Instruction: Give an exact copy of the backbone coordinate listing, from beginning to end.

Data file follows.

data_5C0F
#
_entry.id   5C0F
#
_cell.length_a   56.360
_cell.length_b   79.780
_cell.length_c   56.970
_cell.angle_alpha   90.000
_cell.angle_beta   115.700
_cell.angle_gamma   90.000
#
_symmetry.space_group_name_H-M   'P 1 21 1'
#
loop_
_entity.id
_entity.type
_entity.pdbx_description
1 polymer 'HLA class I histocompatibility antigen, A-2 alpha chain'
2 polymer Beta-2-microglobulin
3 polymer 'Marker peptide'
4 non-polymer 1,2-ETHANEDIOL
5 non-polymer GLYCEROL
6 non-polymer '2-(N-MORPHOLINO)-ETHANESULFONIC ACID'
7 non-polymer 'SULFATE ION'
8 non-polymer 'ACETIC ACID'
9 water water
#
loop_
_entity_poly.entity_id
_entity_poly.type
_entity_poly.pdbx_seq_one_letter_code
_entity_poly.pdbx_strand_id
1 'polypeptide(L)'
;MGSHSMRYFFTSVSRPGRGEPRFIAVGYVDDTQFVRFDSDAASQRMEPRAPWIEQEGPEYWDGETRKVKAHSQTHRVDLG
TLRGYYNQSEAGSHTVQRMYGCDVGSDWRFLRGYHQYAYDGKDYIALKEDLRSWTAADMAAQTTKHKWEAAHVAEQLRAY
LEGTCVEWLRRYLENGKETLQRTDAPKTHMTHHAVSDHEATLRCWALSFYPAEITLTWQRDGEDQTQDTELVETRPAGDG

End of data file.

data_5C0F
#
_entry.id   5C0F
#
_cell.length_a   56.360
_cell.length_b   79.780
_cell.length_c   56.970
_cell.angle_alpha   90.000
_cell.angle_beta   115.700
_cell.angle_gamma   90.000
#
_symmetry.space_group_name_H-M   'P 1 21 1'
#
loop_
_entity.id
_entity.type
_entity.pdbx_description
1 polymer 'HLA class I histocompatibility antigen, A-2 alpha chain'
2 polymer Beta-2-microglobulin
3 polymer 'Marker peptide'
4 non-polymer 1,2-ETHANEDIOL
5 non-polymer GLYCEROL
6 non-polymer '2-(N-MORPHOLINO)-ETHANESULFONIC ACID'
7 non-polymer 'SULFATE ION'
8 non-polymer 'ACETIC ACID'
9 water water
#
loop_
_entity_poly.entity_id
_entity_poly.type
_entity_poly.pdbx_seq_one_letter_code
_entity_poly.pdbx_strand_id
1 'polypeptide(L)'
;MGSHSMRYFFTSVSRPGRGEPRFIAVGYVDDTQFVRFDSDAASQRMEPRAPWIEQEGPEYWDGETRKVKAHSQTHRVDLG
TLRGYYNQSEAGSHTVQRMYGCDVGSDWRFLRGYHQYAYDGKDYIALKEDLRSWTAADMAAQTTKHKWEAAHVAEQLRAY
LEGTCVEWLRRYLENGKETLQRTDAPKTHMTHHAVSDHEATLRCWALSFYPAEITLTWQRDGEDQTQDTELVETRPAGDG